Creating and Maintaining an Intentional Culture – 4 Simple Steps

A culture exists in your workplace. It doesn’t matter if the leadership designed one or not, or if they spent three days at an off-site meeting to define “The Way We Work”. It doesn’t matter if they communicated what they want the culture to be. A culture exists.

There are the LCD Cultures (Least Common Denominator) that are determined by what employees do and how management reacts. These cultures are accidental at best, and both fragile and fluid. They break easy and take the shape of the employees’ common interests.

And then there are Intentional Cultures. This happens when leaders take the time to identify what the core values and principles of their business are, and then work every day to make sure they are personified in every employee. They also “check and adjust” by assuring that their culture is achieving the desired business result – helping them win and maintain customers as well as retaining employees that make a difference.

Assuming you have taken the time to develop a view and vision for what your workplace culture needs to be to deliver the business strategy, there are a few things you have to do to make it a reality.

  1. Communicate – I know, this is obvious, but you do have to tell your employees what your culture is. New employees may think that the way they did things at their former employer were best, and you need to align them to the way you do things. You have to communicate the what, the why, and how you intend to get there if you are not there already.
  2. Train – What does this new cultural imperative mean? If we are going to institute a standard of “Think Customer”, does that mean your customer service people will have latitude in handling problems? Does it mean, if I have more freedom to act on behalf of the customer, that I won’t be second-guessed for not handling a problem the same way my manager tells me he would have after the fact?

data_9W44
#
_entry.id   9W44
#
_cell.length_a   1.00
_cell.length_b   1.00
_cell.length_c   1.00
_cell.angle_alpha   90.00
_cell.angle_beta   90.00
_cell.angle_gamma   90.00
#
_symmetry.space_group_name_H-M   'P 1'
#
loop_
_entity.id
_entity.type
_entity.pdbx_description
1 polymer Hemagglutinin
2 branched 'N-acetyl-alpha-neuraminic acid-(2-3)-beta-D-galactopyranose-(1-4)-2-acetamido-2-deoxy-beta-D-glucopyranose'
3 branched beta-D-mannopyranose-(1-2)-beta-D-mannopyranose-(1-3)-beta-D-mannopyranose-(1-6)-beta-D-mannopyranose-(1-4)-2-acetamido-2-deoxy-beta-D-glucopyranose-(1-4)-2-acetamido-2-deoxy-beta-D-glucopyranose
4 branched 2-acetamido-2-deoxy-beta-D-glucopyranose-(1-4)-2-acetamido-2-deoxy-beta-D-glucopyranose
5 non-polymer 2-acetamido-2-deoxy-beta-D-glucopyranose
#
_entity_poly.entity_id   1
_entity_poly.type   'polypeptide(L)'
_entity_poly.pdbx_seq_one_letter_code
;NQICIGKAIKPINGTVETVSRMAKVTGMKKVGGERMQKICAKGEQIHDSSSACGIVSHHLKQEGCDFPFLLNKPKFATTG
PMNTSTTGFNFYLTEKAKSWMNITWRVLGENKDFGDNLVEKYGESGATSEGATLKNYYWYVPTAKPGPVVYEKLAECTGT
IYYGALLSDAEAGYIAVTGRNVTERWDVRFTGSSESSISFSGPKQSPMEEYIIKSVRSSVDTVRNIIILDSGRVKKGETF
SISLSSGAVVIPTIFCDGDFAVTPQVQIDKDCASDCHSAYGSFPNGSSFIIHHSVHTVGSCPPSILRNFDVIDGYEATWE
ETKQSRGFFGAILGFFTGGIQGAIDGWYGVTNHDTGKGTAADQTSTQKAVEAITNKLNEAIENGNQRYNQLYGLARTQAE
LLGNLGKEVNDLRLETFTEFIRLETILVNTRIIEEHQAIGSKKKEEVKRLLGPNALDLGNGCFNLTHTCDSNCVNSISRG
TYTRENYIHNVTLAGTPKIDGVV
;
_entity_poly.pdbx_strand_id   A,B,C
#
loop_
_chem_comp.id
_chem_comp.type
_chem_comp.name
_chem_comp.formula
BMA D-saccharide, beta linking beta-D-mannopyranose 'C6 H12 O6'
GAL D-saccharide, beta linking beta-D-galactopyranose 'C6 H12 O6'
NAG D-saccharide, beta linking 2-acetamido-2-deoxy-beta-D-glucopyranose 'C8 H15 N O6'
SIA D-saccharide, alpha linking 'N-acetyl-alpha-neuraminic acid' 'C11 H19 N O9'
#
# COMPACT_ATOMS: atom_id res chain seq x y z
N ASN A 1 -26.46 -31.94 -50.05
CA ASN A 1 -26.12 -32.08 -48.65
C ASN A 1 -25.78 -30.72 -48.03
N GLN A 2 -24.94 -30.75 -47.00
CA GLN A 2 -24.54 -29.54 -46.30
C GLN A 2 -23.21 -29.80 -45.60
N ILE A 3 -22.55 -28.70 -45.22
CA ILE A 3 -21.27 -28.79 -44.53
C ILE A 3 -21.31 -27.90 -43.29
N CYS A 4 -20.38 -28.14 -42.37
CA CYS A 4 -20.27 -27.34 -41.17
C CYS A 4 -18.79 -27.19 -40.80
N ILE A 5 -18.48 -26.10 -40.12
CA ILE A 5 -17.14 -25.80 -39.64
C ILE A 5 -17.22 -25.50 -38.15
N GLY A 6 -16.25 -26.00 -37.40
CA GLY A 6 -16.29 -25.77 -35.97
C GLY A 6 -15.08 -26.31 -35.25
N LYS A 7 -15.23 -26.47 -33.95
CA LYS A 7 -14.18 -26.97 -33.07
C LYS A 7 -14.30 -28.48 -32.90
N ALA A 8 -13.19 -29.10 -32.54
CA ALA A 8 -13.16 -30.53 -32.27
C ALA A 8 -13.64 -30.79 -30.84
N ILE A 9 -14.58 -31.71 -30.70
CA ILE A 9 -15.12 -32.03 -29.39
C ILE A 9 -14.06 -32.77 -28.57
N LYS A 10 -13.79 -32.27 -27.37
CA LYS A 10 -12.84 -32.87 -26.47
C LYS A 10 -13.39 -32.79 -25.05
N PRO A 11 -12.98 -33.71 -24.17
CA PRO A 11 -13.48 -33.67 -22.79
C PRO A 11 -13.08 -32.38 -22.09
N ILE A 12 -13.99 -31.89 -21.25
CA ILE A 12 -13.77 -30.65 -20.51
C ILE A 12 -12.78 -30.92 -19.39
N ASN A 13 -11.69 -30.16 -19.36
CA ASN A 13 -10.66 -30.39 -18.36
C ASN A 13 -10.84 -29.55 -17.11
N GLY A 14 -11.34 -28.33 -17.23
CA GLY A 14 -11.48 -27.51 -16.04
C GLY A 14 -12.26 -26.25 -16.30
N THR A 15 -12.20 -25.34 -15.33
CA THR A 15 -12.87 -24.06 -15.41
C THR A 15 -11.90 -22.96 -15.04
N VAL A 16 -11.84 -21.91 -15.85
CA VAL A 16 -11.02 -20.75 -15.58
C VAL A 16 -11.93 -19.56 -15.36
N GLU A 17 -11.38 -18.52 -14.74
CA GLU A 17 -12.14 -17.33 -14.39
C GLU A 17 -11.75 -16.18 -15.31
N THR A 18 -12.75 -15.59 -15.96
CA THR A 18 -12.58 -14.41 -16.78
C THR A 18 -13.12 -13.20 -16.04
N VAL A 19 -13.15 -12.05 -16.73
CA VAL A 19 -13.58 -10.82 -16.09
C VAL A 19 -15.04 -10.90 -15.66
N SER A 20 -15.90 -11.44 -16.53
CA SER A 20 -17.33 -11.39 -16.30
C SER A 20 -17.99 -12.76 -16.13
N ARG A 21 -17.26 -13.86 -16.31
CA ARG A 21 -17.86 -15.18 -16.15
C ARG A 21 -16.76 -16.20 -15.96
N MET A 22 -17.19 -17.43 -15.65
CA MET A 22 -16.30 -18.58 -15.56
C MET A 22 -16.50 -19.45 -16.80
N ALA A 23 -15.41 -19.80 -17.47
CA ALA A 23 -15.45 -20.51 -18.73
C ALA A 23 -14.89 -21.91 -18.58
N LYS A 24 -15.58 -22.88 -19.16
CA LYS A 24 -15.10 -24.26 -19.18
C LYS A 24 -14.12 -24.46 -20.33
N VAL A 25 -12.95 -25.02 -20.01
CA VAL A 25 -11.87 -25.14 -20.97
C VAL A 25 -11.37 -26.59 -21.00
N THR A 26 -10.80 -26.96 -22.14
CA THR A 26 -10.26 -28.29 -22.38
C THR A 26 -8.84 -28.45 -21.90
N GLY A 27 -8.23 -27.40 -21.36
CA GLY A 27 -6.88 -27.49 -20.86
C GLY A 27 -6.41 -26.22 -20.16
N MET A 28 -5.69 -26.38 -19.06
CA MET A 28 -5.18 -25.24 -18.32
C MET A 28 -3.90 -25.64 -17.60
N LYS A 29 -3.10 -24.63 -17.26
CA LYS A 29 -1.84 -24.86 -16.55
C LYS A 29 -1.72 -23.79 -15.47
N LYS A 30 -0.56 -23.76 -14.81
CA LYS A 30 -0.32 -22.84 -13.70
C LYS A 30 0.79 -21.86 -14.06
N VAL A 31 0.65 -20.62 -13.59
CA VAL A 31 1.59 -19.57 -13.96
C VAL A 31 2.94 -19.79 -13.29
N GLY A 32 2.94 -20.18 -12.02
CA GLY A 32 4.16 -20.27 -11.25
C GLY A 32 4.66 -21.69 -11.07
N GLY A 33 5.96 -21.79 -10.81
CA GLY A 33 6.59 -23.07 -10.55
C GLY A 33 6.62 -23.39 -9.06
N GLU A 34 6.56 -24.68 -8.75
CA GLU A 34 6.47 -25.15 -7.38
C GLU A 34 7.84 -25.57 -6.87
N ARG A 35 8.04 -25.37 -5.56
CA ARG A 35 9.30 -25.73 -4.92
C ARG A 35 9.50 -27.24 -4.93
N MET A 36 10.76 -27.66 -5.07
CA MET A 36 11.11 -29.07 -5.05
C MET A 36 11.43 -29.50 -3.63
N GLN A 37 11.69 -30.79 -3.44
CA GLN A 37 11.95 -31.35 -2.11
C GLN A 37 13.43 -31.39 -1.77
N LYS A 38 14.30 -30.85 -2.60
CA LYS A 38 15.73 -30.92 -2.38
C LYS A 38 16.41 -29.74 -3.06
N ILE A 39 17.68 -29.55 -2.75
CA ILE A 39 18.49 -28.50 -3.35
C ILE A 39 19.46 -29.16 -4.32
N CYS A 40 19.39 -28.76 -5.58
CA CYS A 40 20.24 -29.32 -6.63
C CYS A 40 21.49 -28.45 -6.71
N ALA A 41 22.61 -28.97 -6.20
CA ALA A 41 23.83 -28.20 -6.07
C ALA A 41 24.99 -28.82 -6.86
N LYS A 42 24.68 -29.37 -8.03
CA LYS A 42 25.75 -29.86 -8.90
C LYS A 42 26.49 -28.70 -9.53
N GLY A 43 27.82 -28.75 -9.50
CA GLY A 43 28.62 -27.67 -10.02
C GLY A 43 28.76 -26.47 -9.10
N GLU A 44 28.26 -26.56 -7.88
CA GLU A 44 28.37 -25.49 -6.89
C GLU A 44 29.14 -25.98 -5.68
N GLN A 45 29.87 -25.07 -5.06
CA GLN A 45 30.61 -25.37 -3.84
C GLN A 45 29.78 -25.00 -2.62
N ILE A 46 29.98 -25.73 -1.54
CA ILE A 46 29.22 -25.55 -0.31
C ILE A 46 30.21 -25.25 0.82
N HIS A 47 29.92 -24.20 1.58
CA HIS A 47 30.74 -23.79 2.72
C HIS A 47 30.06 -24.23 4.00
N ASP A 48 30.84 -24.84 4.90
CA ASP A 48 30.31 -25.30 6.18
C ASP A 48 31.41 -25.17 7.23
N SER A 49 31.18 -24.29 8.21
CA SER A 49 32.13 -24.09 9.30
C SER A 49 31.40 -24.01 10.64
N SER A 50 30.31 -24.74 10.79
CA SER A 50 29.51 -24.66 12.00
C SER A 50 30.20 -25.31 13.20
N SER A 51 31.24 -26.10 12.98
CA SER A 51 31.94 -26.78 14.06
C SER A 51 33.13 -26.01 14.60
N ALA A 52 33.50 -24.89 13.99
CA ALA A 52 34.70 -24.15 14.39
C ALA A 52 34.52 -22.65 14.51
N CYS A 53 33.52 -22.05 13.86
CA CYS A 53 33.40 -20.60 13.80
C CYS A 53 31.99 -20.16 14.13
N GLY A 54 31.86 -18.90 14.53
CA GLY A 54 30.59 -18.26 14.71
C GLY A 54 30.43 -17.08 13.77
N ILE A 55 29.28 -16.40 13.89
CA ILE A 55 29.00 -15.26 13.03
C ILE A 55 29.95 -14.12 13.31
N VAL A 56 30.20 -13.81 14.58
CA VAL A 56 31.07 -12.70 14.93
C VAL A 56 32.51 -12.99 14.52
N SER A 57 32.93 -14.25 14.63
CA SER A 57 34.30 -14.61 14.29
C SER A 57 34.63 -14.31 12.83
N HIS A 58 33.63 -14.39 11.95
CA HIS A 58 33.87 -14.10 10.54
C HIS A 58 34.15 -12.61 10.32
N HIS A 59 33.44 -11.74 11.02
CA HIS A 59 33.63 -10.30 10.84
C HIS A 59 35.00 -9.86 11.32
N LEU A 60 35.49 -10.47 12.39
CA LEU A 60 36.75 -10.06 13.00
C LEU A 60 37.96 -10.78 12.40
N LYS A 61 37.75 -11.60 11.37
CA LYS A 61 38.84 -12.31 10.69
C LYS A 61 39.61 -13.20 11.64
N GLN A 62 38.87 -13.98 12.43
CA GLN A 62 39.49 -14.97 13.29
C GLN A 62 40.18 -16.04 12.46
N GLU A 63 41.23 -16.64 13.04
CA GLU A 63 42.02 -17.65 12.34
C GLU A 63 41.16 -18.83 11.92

3. Motivate – Make sure employee understand how the culture is exemplified in behaviors, and reward and recognize when people are demonstrating those behaviors. And not just for the first three months. Forever. Do you have performance objectives? Make sure that the objectives contain a measure related to the desired behaviors.
  4. Model – Managers don’t get a pass. If they don’t model the expected culture and its associated behaviors, there is little chance you will get the culture you want. Showing is so much better than telling. And that means leaving the door open for employees who see contrary behavior of leaders to call it out when they see it. That alone is a significant cultural change for many organizations, but critical to have if you really believe that culture is important.

Four things. Easy, right?

One word of caution – don’t over-reach. Don’t choose cultural norms or expected behaviors because they are trendy – choose them because they are important to the success of the enterprise. “Having fun at work” may sound like an important idea, but not if you are the owner of a chain of funeral homes. Choose wisely, follow these steps, and then make sure that the choices matter.

Lastly, make sure that what you define as culture doesn’t defeat the advantage of diversity of thought. I don’t know about you, but I could not enjoy working in an environment where everyone was so aligned to everything that there was no room for challenge.

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